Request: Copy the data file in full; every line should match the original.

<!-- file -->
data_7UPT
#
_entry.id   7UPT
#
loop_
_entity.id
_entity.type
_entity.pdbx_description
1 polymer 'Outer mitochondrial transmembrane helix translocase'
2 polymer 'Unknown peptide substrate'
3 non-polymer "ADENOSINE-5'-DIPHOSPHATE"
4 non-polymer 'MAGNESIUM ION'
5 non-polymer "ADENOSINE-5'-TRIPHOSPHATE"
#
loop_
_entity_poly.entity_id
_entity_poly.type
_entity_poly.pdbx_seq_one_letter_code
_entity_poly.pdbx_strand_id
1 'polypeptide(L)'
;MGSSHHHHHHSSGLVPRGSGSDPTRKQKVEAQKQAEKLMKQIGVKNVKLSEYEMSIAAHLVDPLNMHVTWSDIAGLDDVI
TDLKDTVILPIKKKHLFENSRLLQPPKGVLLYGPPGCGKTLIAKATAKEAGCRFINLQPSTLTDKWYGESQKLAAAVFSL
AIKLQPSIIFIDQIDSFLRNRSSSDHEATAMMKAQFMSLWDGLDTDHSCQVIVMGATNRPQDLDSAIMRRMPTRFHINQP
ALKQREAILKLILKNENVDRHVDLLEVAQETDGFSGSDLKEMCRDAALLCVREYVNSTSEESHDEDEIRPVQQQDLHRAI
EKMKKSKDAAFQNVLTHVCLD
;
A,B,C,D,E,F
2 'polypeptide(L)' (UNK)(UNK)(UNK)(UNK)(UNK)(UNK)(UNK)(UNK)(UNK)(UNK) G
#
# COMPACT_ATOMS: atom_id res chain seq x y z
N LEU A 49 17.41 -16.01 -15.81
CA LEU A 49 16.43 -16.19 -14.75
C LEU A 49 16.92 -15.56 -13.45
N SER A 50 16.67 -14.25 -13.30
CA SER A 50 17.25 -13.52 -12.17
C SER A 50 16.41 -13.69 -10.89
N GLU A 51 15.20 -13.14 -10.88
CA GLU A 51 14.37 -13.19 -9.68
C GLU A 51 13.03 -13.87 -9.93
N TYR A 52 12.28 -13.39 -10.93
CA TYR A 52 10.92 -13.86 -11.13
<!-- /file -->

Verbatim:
data_7UPT
#
_entry.id   7UPT
#
loop_
_entity.id
_entity.type
_entity.pdbx_description
1 polymer 'Outer mitochondrial transmembrane helix translocase'
2 polymer 'Unknown peptide substrate'
3 non-polymer "ADENOSINE-5'-DIPHOSPHATE"
4 non-polymer 'MAGNESIUM ION'
5 non-polymer "ADENOSINE-5'-TRIPHOSPHATE"
#
loop_
_entity_poly.entity_id
_entity_poly.type
_entity_poly.pdbx_seq_one_letter_code
_entity_poly.pdbx_strand_id
1 'polypeptide(L)'
;MGSSHHHHHHSSGLVPRGSGSDPTRKQKVEAQKQAEKLMKQIGVKNVKLSEYEMSIAAHLVDPLNMHVTWSDIAGLDDVI
TDLKDTVILPIKKKHLFENSRLLQPPKGVLLYGPPGCGKTLIAKATAKEAGCRFINLQPSTLTDKWYGESQKLAAAVFSL
AIKLQPSIIFIDQIDSFLRNRSSSDHEATAMMKAQFMSLWDGLDTDHSCQVIVMGATNRPQDLDSAIMRRMPTRFHINQP
ALKQREAILKLILKNENVDRHVDLLEVAQETDGFSGSDLKEMCRDAALLCVREYVNSTSEESHDEDEIRPVQQQDLHRAI
EKMKKSKDAAFQNVLTHVCLD
;
A,B,C,D,E,F
2 'polypeptide(L)' (UNK)(UNK)(UNK)(UNK)(UNK)(UNK)(UNK)(UNK)(UNK)(UNK) G
#
# COMPACT_ATOMS: atom_id res chain seq x y z
N LEU A 49 17.41 -16.01 -15.81
CA LEU A 49 16.43 -16.19 -14.75
C LEU A 49 16.92 -15.56 -13.45
N SER A 50 16.67 -14.25 -13.30
CA SER A 50 17.25 -13.52 -12.17
C SER A 50 16.41 -13.69 -10.89
N GLU A 51 15.20 -13.14 -10.88
CA GLU A 51 14.37 -13.19 -9.68
C GLU A 51 13.03 -13.87 -9.93
N TYR A 52 12.28 -13.39 -10.93
CA TYR A 52 10.92 -13.86 -11.13